Nashville tornadoes: Here's how to helpcloseVideo
Nashville tornado aftermath reveals smashed houses, battered cars as death toll rises
Steve Harrigan reports from the scene as residents assess the damage and begin to clean up.
Following Tuesday's deadly tornadoes in Nashville that took the lives of at least 22 people, various charities and funds have been activated to provide the victims with shelter and supplies in an effort to help hasten the city's recovery.
United Way of Greater Nashville is working closely with the state Office of Emergency Management and is accepting donations for its Restore the Dream Fund, which assists local agencies to help with the long-term fallout from the disaster.
Any donations that include tangible items or personal hygiene supplies can go to the Community Resource Center (CRC), a local nonprofit that supplies home goods to those in need. In addition to basic hygiene products, the CRC requested bleach, trash bags, gloves and box cutters, Nashville Scene reported. Those who wish to donate money directly can contact the Community Foundation of the Tennessee Emergency Response Fund.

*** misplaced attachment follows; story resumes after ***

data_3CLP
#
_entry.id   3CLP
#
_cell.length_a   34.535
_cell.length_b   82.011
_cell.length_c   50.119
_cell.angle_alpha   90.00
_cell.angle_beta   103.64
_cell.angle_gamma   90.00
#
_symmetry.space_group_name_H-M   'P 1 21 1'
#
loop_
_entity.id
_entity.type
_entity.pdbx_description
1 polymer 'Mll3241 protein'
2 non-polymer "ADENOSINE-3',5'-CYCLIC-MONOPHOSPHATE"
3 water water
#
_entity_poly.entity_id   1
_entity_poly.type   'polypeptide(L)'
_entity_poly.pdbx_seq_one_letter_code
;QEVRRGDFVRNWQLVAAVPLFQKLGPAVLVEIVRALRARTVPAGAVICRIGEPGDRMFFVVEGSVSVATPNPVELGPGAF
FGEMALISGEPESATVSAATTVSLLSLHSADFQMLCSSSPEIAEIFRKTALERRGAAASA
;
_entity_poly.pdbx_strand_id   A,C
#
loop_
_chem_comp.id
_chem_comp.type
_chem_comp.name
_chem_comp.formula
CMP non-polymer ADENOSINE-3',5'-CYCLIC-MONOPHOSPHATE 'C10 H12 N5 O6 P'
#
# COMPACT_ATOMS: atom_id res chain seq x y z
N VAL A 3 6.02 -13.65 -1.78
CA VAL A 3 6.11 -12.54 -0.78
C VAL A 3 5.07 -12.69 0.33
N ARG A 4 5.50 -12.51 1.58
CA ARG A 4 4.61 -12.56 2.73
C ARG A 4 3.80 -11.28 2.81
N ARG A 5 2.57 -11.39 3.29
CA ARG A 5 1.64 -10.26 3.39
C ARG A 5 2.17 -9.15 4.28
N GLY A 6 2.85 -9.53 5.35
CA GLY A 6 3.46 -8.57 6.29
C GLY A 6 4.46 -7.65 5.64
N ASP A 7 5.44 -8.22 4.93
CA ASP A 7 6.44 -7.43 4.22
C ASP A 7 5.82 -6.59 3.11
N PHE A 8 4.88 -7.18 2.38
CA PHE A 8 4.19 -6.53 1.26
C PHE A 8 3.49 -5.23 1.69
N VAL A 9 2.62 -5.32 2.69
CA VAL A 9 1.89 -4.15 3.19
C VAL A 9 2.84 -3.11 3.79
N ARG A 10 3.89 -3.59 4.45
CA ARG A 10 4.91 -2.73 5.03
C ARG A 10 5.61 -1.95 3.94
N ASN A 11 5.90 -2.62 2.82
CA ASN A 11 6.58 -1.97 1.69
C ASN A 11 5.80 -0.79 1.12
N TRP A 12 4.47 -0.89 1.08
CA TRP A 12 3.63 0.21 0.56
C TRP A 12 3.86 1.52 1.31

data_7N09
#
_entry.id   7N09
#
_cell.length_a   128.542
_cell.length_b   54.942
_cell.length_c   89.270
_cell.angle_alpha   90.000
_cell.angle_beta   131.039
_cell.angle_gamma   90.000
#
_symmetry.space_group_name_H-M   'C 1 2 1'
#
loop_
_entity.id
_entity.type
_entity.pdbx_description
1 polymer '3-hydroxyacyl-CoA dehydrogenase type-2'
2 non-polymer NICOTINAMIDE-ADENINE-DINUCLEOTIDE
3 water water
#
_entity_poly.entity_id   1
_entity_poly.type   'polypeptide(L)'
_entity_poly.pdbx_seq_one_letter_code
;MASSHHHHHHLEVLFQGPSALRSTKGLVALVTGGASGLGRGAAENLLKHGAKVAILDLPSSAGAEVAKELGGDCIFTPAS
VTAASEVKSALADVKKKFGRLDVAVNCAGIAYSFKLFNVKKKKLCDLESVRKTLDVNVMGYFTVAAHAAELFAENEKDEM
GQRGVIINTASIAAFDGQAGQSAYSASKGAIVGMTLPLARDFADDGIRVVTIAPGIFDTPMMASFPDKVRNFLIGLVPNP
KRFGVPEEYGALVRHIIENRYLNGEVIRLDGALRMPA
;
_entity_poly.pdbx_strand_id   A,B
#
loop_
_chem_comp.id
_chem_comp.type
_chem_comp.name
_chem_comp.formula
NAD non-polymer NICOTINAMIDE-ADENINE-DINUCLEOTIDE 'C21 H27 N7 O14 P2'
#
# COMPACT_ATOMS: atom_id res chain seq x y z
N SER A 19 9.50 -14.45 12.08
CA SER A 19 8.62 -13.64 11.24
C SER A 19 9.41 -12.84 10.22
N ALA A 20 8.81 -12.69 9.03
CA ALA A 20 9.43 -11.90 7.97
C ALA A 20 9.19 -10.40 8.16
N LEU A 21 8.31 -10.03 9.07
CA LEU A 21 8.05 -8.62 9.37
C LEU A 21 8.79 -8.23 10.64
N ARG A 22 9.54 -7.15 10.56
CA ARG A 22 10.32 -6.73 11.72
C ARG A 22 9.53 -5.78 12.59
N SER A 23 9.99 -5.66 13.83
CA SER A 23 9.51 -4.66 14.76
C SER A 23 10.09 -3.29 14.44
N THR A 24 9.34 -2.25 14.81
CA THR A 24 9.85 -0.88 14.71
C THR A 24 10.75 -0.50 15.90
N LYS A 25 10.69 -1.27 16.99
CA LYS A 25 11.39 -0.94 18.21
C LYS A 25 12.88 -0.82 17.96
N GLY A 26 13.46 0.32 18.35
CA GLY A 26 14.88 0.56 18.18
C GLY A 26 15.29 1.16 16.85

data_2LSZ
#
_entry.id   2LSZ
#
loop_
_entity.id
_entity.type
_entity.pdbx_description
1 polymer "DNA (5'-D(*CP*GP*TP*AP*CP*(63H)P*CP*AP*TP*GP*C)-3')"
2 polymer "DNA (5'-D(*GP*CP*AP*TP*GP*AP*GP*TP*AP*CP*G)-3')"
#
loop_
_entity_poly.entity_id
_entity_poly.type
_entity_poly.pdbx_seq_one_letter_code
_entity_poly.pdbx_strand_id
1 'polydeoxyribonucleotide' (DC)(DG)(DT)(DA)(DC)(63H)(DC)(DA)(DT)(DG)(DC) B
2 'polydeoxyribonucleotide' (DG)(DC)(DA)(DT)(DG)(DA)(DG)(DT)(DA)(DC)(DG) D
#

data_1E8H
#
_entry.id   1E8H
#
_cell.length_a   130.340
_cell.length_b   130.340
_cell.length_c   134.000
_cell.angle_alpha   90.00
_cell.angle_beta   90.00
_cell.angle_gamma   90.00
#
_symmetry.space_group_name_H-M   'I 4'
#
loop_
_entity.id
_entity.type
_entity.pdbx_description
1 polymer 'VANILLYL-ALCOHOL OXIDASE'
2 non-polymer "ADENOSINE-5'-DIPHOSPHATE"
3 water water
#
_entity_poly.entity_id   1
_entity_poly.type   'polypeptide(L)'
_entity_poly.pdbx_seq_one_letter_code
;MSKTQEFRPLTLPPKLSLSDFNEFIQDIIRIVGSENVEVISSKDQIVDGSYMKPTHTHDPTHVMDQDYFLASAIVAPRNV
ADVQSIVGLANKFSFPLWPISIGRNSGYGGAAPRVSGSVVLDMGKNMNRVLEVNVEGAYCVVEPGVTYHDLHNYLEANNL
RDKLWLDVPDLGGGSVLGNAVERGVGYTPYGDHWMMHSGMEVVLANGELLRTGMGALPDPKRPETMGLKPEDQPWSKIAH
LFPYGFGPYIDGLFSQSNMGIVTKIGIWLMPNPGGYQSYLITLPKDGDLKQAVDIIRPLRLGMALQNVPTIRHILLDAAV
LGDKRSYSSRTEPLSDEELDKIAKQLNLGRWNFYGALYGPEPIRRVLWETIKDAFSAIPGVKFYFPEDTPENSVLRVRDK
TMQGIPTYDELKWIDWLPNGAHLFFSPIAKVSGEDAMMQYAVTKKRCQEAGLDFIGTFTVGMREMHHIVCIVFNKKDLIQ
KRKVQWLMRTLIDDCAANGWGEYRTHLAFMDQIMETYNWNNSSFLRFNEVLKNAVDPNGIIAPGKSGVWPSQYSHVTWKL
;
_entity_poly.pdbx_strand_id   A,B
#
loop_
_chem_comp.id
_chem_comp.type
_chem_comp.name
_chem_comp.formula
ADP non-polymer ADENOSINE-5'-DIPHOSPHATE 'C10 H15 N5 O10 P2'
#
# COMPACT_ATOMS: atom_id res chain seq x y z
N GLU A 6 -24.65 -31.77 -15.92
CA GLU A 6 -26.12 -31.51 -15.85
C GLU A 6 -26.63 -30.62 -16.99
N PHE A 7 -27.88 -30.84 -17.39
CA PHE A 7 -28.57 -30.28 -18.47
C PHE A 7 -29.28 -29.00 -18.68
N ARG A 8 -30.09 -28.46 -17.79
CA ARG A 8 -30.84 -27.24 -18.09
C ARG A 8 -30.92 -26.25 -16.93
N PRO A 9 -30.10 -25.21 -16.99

The nonprofit Nashville chapter of the United States Bartenders' Guild (USBG) has organized a GoFundMe page for industry workers who need "assistance with medical bills, loss of employment or home damage, and funeral costs for the families of our community who have lost lives in last night's natural disaster."
The page, which has a goal of $20,000, had raised almost $7,000 as of Tuesday evening.
TORNADOES STRIKE NASHVILLE, CENTRAL TENNESSEE: SEE THE DAMAGE
Another GoFundMe page is raising money to help pay for repairs to High Garden Tea, a local cafe, which sustained significant damage in the chaos. The page has raised over $7,000 and also has a goal of $20,000.
For those seeking refuge from the storm, shelters are now open at Centennial Sportsplex and East High School. The Tennessee Department of Commerce and Insurance is also setting up a mobile claims unit with insurance providers at the Sportsplex.
The Donelson Fellowship, a church in Nashville, has created a disaster relief fund, and its pastor said anyone affected by the storm can email email@example.com if they need assistance.
The Nashville Humane Association has supplies that include: crates, food, blankets, leashes, collars and other basic supplies. They are located at 213 Oceola Avenue near the intersection of White Bridge Road and Charlotte Pike.
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Gray and Dudley, a Nashville restaurant, will offer a "family meal" and free Wi-Fi from 6-8 p.m on Tuesday, for restaurant industry workers who were displaced by the storm.